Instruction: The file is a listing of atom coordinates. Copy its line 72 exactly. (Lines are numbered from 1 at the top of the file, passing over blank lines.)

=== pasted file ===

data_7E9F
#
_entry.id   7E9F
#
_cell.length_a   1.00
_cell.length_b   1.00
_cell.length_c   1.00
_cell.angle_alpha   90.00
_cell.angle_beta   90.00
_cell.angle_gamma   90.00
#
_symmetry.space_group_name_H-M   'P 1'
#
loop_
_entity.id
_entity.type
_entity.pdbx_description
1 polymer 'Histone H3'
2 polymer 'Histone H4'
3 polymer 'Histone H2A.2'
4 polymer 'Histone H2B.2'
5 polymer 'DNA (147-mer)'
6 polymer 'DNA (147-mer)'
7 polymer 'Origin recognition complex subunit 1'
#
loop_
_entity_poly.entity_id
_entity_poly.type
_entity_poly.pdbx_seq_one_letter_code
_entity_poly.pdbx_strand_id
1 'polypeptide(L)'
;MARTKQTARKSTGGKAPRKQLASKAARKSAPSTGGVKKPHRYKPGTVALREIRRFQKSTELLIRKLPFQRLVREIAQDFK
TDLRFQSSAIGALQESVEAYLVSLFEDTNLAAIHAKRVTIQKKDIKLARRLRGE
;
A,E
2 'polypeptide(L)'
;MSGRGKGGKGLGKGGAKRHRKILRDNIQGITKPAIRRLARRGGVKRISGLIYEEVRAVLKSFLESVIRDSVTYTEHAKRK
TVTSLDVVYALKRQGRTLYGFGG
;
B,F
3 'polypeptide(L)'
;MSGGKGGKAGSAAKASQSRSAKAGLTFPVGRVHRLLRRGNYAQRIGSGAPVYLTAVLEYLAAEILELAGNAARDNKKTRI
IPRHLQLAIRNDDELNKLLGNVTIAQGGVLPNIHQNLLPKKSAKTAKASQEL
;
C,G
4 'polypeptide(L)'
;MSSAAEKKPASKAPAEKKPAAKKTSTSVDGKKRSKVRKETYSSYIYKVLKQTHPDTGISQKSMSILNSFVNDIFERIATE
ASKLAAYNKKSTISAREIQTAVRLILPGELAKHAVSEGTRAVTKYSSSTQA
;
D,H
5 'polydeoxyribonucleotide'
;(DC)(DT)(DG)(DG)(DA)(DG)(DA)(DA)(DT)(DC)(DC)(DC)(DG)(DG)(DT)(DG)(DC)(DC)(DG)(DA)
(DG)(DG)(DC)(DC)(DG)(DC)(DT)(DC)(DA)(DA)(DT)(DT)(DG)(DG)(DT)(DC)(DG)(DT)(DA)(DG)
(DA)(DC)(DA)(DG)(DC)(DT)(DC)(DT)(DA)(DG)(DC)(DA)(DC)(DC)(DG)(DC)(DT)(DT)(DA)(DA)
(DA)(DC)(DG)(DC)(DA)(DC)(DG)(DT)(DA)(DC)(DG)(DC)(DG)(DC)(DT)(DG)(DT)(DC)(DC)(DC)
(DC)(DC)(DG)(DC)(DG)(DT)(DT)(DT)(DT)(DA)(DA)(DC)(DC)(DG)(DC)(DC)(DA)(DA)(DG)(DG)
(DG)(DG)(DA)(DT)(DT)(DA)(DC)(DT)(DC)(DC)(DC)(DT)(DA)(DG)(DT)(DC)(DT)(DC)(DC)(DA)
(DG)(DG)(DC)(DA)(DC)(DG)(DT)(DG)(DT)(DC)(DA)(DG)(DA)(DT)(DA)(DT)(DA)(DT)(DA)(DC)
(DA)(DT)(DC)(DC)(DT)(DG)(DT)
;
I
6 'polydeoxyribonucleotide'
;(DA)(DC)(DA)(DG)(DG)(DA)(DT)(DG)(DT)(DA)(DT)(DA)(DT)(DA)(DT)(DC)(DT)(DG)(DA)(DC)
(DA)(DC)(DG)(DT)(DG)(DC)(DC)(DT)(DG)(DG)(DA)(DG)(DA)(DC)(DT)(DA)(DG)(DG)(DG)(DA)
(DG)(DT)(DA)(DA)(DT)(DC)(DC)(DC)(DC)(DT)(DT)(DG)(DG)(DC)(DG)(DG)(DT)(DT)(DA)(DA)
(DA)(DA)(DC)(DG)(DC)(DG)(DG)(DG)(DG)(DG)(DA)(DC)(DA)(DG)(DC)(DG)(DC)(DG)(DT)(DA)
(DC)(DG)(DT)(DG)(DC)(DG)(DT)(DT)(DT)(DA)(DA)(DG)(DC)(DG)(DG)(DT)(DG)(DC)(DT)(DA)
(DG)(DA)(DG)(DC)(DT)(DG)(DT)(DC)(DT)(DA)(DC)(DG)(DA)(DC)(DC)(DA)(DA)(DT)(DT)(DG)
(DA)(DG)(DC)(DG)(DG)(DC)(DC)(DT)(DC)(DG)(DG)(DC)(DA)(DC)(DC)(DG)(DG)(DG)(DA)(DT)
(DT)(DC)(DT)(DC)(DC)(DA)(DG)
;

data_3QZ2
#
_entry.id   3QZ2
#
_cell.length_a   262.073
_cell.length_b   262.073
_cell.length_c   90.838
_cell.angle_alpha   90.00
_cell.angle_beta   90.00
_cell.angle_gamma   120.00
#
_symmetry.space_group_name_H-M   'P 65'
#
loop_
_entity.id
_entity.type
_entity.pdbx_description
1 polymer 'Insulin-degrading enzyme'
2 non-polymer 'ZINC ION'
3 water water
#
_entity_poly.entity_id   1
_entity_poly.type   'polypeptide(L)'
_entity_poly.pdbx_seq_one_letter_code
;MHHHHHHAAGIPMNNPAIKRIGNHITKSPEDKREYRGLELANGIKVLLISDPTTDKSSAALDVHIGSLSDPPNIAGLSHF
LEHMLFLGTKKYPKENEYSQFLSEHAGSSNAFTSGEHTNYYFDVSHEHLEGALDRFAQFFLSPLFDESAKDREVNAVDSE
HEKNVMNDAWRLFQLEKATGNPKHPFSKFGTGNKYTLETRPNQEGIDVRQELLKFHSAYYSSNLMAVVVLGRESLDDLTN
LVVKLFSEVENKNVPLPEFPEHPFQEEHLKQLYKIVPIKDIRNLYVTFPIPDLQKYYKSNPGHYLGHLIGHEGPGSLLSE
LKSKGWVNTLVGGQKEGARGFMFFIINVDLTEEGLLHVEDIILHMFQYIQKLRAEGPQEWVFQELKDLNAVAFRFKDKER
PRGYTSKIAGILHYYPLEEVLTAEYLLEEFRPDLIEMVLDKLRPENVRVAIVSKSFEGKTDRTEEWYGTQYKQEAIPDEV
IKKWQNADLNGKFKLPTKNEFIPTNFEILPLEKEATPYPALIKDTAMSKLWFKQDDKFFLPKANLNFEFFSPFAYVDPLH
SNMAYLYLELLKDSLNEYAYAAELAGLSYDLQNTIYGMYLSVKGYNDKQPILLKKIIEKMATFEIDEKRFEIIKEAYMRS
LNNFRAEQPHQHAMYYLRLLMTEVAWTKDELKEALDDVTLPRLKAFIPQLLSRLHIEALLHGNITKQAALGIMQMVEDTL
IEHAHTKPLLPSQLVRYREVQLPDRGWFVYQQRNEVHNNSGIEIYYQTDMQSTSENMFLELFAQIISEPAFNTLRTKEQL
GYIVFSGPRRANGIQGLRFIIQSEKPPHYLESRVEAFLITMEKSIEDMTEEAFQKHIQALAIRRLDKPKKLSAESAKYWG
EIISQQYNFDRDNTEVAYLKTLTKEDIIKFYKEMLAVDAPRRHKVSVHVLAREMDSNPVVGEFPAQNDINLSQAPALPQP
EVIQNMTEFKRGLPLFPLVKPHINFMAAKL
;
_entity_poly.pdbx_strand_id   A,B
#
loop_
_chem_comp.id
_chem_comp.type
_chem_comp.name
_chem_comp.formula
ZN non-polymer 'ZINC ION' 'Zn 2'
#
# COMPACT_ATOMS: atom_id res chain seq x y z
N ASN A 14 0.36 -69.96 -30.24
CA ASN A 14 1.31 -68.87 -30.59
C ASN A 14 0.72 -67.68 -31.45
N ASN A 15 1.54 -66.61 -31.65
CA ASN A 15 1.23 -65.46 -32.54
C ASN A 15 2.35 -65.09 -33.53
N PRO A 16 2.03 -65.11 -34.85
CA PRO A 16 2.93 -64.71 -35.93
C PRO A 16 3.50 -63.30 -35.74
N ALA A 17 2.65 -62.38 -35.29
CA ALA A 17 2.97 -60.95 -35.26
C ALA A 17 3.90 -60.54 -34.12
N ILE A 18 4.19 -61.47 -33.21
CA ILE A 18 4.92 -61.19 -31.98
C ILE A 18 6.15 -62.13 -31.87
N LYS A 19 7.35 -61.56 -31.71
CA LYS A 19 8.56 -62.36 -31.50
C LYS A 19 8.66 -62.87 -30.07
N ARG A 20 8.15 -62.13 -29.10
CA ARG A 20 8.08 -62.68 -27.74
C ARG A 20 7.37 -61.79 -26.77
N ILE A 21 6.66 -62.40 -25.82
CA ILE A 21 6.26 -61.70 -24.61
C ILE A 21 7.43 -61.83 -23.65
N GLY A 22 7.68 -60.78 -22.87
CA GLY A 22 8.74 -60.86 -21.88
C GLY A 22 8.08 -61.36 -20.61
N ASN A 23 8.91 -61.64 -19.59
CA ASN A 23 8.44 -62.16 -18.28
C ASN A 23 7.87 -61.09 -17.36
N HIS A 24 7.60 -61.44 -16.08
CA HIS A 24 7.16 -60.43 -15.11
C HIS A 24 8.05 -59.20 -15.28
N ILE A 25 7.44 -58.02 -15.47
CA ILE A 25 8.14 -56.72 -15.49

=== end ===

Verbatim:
data_3QZ2